Monday, January 08, 2007

Pletzlach or Flam pletzel

Sometimes you read blogs and get inspired, sometimes you get inspired, read blogs and discover that the blogosphere is munching on onion covered yeast bread....

I had this one bookmarked with a bright orange post-it for ages (see, getting all defensive) and finally made a batch this weekend and in preparing the post discovered that flam pletzel and pletzlach are one and the same. Remembered Lindy (Toast) did a pletzlach post, saw Rebecca Pelz's recipe pop up in the NY Times (don't get your hopes up, this bread involves kneading and rising and rolling....) and the Wednesday chef.

But my description of who is baking pletzlach around the globe can never top "Mom" at Eat who says in this post: " I’m visualizing hordes of goyim across the blogosphere baking yeast-raised Jewish specialty breads, like these pletzlach, and causing Passover-observing Jews to choke on their matzoh."
Yeah that's me, the goy I mean! Especially when you read the recipe and see that I added some pesto on top. Gasp! There is no excuse for adding pesto other than the nearly finished big tub still resting in the fridge from eh.. last year's extravagance. And the best excuse of all: it is gooood! Do I hear someone choking? For the recipe I read Maggie Glezer's book: "a Blessing of Bread", we had to get to know each other but we're getting along fine now I sorted out the differences in flour/liquid measurements.

Basically you'll need one recipe risen challah dough, which is punched down, divided into pieces, shaped into rounds and covered to have their second rise.
Roll the rounds to flat disks (10-15 cm) with a rolling pin, cover and let rise again till puffy, they will get twice as thick, very airy and soft. Each rise will take about 1 hr (or 1.1/2).

Finally you'll get to garnish: top with very finely chopped onion, sprinkle with coarse salt and freshly ground pepper and poppy seeds. In this case I omitted the salt and smeared a scant teaspoon of pesto on top prior to adding the onions and poppy seeds. Maybe you'll need to press the onions with your fingers to prevent bald pletzels and blackened onions on your bakingsheets...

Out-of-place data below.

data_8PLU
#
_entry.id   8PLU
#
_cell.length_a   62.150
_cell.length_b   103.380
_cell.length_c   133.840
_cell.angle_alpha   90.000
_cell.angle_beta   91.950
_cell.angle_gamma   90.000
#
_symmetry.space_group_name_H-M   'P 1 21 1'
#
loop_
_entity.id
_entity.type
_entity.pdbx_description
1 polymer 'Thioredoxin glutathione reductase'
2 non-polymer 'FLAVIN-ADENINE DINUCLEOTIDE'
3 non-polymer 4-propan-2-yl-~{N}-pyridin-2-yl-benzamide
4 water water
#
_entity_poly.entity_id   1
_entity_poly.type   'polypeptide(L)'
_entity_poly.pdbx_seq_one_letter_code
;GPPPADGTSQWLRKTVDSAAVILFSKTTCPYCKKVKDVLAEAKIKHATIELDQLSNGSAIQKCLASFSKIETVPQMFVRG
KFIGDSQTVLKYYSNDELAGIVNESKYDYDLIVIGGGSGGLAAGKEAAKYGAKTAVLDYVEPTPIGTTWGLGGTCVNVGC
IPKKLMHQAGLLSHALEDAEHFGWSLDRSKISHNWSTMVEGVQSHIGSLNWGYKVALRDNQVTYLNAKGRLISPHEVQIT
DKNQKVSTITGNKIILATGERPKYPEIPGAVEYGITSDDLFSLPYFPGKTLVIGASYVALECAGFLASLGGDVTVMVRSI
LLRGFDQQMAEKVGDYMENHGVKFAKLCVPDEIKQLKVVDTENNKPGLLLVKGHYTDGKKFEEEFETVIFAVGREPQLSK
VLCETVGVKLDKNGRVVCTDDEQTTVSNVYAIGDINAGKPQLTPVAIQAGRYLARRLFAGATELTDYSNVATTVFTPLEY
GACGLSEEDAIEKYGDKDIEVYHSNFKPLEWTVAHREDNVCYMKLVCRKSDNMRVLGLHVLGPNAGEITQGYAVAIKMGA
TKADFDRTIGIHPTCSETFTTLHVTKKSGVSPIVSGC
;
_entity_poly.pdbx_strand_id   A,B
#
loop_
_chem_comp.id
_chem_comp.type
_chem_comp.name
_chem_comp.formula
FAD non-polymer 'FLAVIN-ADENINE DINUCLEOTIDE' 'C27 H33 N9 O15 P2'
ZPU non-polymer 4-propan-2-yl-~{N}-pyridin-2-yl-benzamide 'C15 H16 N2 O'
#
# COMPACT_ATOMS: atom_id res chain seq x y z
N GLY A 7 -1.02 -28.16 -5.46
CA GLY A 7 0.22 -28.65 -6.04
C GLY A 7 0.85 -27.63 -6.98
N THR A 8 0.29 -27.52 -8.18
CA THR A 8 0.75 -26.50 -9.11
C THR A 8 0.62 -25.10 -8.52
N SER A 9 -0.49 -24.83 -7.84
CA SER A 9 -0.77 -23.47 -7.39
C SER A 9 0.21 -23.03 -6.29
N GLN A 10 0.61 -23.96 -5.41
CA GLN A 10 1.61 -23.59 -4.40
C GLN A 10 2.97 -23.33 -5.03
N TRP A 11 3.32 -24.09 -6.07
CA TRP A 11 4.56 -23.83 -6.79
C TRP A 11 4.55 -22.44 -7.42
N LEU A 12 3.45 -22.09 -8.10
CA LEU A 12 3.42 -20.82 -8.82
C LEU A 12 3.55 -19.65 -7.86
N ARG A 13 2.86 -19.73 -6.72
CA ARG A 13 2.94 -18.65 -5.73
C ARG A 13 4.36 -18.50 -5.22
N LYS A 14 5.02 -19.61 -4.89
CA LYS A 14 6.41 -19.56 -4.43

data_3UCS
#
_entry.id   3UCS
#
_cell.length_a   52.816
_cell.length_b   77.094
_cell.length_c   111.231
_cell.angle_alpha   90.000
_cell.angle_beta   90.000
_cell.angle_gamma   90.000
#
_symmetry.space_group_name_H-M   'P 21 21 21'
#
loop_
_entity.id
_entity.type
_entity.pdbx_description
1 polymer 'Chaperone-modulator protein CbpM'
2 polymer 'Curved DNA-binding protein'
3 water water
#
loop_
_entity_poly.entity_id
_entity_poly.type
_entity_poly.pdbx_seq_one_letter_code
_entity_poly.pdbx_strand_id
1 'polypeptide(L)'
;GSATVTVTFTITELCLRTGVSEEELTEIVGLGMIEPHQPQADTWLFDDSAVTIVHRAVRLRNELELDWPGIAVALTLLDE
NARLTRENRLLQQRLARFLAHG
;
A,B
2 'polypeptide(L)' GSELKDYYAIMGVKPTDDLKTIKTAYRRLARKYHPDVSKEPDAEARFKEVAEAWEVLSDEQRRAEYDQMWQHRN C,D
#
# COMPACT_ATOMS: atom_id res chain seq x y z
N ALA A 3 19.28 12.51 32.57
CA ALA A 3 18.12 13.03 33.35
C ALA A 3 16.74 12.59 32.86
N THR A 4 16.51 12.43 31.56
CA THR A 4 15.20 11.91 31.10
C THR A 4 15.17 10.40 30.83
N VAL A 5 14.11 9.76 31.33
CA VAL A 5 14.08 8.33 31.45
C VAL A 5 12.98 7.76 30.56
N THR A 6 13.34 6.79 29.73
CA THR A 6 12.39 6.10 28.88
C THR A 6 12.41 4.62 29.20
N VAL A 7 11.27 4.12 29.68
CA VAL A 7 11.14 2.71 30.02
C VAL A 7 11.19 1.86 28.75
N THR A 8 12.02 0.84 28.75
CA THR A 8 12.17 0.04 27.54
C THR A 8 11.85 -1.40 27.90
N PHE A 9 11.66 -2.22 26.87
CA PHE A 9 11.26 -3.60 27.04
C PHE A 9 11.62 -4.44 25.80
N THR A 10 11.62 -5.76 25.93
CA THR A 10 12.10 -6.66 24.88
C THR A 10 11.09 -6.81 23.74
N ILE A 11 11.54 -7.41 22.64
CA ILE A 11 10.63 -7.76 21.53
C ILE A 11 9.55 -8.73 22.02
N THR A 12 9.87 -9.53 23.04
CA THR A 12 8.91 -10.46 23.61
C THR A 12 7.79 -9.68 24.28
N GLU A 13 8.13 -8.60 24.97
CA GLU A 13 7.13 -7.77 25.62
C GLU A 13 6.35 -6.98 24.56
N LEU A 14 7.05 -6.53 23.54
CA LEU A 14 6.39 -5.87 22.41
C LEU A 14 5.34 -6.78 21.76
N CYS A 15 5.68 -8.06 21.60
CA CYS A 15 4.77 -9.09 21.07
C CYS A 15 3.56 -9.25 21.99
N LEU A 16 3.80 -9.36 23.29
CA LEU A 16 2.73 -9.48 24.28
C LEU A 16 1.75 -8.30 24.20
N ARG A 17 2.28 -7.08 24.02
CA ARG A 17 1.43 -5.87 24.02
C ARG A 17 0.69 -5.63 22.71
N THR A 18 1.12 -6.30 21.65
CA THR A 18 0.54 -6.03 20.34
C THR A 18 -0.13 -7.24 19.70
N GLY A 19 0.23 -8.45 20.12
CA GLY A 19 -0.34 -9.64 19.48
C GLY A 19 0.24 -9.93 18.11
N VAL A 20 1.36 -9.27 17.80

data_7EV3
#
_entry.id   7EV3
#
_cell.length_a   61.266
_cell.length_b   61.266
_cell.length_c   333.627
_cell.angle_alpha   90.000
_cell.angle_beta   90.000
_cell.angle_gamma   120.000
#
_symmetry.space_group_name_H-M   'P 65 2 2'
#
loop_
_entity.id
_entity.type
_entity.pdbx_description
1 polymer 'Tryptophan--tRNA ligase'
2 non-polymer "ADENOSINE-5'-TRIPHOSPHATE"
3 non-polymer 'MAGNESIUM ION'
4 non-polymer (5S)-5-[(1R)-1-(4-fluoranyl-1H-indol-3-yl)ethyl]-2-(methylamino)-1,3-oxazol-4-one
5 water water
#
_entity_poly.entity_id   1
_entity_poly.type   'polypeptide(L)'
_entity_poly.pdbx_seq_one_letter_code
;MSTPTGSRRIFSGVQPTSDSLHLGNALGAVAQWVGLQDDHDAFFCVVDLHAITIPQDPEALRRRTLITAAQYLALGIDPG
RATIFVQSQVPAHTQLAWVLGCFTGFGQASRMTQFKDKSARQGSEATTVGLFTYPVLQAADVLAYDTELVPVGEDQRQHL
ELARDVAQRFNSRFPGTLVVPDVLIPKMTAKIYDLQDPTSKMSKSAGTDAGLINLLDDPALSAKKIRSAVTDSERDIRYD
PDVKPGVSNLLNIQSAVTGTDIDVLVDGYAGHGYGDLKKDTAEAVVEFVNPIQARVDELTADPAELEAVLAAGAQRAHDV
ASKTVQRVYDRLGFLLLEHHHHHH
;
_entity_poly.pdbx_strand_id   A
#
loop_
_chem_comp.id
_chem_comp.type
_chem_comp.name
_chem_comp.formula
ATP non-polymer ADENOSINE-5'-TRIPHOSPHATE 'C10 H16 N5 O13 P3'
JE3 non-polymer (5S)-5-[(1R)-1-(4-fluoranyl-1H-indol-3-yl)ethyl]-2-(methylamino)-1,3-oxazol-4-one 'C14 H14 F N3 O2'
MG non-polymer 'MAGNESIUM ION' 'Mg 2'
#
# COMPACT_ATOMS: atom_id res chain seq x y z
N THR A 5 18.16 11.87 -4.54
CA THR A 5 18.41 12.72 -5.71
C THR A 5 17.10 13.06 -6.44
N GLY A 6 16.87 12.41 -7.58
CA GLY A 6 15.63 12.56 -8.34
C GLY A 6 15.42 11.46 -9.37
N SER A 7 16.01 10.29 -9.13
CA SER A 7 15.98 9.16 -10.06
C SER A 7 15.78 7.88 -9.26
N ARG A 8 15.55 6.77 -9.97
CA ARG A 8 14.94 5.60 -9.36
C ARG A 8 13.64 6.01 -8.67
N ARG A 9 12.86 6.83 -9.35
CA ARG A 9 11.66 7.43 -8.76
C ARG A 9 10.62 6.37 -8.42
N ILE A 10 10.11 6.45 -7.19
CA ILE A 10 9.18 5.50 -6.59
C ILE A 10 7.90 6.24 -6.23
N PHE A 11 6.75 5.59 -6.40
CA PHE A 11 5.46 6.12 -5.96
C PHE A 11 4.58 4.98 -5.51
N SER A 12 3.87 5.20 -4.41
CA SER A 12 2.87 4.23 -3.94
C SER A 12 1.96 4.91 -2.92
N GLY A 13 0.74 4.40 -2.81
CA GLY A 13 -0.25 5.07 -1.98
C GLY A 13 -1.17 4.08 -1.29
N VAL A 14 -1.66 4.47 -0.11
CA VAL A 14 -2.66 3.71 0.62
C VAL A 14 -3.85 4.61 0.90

Bake in a preheated oven (375F- 180C) 25-35 minutes depending on size and oven.

This is the dough I used:

nearly 2.1/2 ts yeast (yes Dutch fellowbakers, indeed it is a lot!)
270 gr bloem (2 cups ap flour)
270 gr volkoren (2 cups whole wheat)
3 tbs olie (3 tbs vegetable oil)
2 ts zout (2 ts salt)
dash of pepper
250 gr + 3 el warm water (1 cup warm water)

Using your hands, bread maker or stand mixer to make a dough that is supple and soft, using whole wheat means you'll have to knead thoroughly to get the desired softness. Follow up with the directions mentioned above.

Eat as you like, with a bowl of heartwarming creamy soup, slice into wedges and enjoy with some wine, or sneak some in your son's lunchbox... They will reheat easily in the oven sprinkled with some water.


  1. Ha, ha, no choking here my girl just some great wonderful belly laughs across the waves and around the globe! I'd say the pesto was inspired and has to taste fabulous. Those are beautiful.


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